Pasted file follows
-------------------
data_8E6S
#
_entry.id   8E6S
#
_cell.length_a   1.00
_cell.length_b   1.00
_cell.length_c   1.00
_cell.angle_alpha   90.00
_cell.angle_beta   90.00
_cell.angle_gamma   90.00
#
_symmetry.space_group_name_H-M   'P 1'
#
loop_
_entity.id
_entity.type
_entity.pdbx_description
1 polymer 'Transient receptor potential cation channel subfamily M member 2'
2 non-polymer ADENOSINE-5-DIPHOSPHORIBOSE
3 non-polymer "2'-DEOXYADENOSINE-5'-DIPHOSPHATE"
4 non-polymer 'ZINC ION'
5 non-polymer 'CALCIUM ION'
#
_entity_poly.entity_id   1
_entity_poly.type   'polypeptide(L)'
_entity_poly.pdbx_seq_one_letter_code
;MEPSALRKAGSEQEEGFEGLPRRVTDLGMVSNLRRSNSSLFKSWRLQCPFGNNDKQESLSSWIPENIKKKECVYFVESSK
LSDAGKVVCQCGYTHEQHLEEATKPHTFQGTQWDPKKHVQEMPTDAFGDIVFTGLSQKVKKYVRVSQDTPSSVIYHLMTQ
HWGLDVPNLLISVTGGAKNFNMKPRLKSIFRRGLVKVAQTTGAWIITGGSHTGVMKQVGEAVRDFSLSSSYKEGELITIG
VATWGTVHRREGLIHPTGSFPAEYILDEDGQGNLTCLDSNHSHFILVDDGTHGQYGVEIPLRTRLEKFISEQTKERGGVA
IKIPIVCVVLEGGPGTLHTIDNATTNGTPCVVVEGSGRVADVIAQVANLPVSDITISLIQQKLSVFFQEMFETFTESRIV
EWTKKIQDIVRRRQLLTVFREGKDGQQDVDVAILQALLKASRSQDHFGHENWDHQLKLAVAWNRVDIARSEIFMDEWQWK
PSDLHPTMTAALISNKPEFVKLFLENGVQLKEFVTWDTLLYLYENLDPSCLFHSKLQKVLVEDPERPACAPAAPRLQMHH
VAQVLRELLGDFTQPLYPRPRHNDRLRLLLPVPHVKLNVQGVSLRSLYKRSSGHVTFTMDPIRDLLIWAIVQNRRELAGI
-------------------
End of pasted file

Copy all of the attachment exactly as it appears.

data_8E6S
#
_entry.id   8E6S
#
_cell.length_a   1.00
_cell.length_b   1.00
_cell.length_c   1.00
_cell.angle_alpha   90.00
_cell.angle_beta   90.00
_cell.angle_gamma   90.00
#
_symmetry.space_group_name_H-M   'P 1'
#
loop_
_entity.id
_entity.type
_entity.pdbx_description
1 polymer 'Transient receptor potential cation channel subfamily M member 2'
2 non-polymer ADENOSINE-5-DIPHOSPHORIBOSE
3 non-polymer "2'-DEOXYADENOSINE-5'-DIPHOSPHATE"
4 non-polymer 'ZINC ION'
5 non-polymer 'CALCIUM ION'
#
_entity_poly.entity_id   1
_entity_poly.type   'polypeptide(L)'
_entity_poly.pdbx_seq_one_letter_code
;MEPSALRKAGSEQEEGFEGLPRRVTDLGMVSNLRRSNSSLFKSWRLQCPFGNNDKQESLSSWIPENIKKKECVYFVESSK
LSDAGKVVCQCGYTHEQHLEEATKPHTFQGTQWDPKKHVQEMPTDAFGDIVFTGLSQKVKKYVRVSQDTPSSVIYHLMTQ
HWGLDVPNLLISVTGGAKNFNMKPRLKSIFRRGLVKVAQTTGAWIITGGSHTGVMKQVGEAVRDFSLSSSYKEGELITIG
VATWGTVHRREGLIHPTGSFPAEYILDEDGQGNLTCLDSNHSHFILVDDGTHGQYGVEIPLRTRLEKFISEQTKERGGVA
IKIPIVCVVLEGGPGTLHTIDNATTNGTPCVVVEGSGRVADVIAQVANLPVSDITISLIQQKLSVFFQEMFETFTESRIV
EWTKKIQDIVRRRQLLTVFREGKDGQQDVDVAILQALLKASRSQDHFGHENWDHQLKLAVAWNRVDIARSEIFMDEWQWK
PSDLHPTMTAALISNKPEFVKLFLENGVQLKEFVTWDTLLYLYENLDPSCLFHSKLQKVLVEDPERPACAPAAPRLQMHH
VAQVLRELLGDFTQPLYPRPRHNDRLRLLLPVPHVKLNVQGVSLRSLYKRSSGHVTFTMDPIRDLLIWAIVQNRRELAGI